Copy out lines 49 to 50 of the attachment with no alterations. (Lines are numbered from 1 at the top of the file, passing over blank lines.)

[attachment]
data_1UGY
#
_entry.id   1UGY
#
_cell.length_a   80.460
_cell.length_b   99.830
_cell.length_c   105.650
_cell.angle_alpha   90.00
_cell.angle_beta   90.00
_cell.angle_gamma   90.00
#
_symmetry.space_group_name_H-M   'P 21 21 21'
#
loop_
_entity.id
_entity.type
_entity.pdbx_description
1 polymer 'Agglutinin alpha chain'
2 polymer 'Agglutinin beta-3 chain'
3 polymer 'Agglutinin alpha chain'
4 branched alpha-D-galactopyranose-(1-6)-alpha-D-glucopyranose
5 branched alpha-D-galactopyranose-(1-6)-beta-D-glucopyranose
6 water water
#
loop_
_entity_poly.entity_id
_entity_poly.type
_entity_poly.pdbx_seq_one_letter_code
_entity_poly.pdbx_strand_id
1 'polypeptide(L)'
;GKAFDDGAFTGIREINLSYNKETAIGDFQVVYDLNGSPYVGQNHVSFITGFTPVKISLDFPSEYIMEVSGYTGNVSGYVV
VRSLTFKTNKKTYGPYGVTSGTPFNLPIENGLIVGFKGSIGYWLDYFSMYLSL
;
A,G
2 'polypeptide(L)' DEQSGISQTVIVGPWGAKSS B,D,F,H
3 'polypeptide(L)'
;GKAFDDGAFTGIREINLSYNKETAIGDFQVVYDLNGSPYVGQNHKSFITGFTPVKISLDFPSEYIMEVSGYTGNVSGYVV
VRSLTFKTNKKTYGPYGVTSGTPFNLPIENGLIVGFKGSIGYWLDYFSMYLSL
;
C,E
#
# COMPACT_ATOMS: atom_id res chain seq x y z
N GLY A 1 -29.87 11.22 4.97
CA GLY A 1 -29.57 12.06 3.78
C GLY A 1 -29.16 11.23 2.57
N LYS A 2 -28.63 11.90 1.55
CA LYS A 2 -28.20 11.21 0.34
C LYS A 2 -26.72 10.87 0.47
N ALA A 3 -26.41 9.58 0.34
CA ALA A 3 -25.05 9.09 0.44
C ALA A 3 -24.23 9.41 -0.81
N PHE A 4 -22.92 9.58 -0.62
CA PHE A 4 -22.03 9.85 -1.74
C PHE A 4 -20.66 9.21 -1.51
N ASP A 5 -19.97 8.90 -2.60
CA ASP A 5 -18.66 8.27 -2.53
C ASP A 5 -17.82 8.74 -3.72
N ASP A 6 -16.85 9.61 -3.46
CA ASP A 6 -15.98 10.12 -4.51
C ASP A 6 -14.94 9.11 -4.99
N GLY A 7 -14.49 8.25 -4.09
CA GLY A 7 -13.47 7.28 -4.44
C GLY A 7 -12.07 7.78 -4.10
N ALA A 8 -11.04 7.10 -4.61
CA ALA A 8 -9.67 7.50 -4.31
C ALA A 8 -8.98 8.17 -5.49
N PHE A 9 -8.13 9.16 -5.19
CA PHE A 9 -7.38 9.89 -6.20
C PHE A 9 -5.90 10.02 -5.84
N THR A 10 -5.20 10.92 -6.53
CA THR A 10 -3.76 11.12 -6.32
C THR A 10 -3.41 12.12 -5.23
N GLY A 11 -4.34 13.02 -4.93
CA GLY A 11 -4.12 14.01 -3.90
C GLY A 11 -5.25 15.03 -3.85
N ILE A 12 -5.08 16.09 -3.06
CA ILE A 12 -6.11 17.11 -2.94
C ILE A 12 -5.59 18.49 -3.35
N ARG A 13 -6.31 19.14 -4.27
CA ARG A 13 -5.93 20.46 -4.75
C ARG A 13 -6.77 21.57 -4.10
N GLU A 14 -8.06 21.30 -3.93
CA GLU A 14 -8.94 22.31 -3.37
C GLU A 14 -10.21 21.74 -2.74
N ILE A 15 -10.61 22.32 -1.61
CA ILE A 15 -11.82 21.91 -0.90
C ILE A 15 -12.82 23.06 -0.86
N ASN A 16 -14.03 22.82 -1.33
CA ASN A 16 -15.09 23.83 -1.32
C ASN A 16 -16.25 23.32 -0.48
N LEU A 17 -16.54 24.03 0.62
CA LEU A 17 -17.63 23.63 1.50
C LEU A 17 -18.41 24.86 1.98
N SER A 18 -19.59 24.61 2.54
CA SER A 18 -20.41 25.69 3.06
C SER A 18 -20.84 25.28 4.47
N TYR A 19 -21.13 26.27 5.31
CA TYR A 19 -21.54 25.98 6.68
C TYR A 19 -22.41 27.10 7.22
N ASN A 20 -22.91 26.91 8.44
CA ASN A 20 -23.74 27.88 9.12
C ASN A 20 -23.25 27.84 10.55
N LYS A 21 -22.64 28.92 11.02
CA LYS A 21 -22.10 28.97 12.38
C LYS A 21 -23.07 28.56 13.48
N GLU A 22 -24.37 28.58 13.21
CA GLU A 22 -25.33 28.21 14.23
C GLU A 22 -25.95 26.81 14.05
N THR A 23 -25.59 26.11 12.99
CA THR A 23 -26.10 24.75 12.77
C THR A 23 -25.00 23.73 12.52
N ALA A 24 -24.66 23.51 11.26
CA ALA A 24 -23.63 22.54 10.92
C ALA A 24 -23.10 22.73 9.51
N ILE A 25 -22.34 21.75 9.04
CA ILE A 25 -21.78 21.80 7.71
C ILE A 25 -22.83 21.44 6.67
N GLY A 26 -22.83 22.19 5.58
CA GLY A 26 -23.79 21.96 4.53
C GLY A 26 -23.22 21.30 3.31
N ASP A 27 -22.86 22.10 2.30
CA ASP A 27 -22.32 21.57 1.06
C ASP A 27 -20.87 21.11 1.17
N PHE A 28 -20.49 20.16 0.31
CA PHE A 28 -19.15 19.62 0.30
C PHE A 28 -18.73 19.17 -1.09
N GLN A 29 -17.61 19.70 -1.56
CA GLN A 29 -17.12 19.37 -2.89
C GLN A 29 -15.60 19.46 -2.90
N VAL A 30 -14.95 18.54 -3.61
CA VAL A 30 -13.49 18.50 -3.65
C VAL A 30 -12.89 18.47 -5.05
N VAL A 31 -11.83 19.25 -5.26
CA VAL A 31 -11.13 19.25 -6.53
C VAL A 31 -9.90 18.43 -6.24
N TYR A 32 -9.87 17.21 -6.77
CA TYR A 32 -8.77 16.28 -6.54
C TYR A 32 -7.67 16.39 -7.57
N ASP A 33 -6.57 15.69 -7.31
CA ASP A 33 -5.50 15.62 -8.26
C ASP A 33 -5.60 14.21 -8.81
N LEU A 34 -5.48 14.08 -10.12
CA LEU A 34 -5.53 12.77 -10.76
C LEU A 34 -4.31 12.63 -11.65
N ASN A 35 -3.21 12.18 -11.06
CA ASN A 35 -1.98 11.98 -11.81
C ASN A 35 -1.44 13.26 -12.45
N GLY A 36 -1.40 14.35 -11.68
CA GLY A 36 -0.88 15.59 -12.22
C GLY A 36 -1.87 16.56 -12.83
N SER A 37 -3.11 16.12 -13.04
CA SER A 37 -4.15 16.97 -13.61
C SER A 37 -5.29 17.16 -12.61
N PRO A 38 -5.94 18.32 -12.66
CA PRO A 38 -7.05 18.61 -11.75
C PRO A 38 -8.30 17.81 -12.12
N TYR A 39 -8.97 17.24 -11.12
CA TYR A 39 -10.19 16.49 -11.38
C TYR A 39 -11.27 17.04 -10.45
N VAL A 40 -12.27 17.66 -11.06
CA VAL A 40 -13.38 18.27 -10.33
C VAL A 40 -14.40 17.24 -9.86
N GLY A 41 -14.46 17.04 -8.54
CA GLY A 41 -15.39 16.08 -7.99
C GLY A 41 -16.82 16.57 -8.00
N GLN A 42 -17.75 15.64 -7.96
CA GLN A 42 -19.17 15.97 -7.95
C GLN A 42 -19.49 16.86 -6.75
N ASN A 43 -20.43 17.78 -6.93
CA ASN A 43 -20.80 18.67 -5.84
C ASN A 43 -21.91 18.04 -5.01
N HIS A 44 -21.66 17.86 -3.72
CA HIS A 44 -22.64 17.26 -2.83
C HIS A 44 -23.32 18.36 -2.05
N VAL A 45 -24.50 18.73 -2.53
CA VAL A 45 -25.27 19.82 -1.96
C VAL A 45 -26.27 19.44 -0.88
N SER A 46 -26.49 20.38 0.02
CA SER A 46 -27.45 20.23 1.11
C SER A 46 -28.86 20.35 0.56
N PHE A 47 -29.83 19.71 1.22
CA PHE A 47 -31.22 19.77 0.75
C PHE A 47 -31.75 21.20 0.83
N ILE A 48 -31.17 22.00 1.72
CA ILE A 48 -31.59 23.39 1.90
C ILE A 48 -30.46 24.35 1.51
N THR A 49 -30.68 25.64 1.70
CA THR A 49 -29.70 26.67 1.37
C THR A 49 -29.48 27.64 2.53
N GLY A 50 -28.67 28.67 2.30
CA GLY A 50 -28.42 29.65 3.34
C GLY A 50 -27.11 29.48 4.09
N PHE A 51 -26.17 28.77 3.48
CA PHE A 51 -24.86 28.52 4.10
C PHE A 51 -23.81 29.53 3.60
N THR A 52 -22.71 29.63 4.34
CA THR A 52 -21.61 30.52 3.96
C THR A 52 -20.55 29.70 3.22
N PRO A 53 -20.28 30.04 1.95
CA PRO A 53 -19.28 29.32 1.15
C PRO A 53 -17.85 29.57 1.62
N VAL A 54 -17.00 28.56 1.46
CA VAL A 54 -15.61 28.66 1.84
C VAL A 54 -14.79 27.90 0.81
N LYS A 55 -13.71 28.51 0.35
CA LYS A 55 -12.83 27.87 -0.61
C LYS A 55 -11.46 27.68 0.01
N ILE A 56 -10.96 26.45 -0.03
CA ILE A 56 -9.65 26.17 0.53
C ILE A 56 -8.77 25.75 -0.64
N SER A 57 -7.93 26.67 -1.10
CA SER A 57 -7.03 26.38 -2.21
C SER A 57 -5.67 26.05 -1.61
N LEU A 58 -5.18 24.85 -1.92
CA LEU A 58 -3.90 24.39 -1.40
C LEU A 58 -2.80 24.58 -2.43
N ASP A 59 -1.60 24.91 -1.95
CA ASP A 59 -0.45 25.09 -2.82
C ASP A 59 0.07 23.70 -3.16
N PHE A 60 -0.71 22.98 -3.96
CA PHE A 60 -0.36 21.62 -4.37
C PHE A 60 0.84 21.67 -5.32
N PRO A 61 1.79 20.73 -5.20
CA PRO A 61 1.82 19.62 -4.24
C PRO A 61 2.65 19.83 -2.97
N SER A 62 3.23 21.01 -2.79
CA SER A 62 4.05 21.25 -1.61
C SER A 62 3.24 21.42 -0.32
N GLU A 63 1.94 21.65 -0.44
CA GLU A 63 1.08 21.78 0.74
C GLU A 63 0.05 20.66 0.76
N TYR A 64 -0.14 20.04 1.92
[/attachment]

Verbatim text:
N ALA A 3 -26.41 9.58 0.34
CA ALA A 3 -25.05 9.09 0.44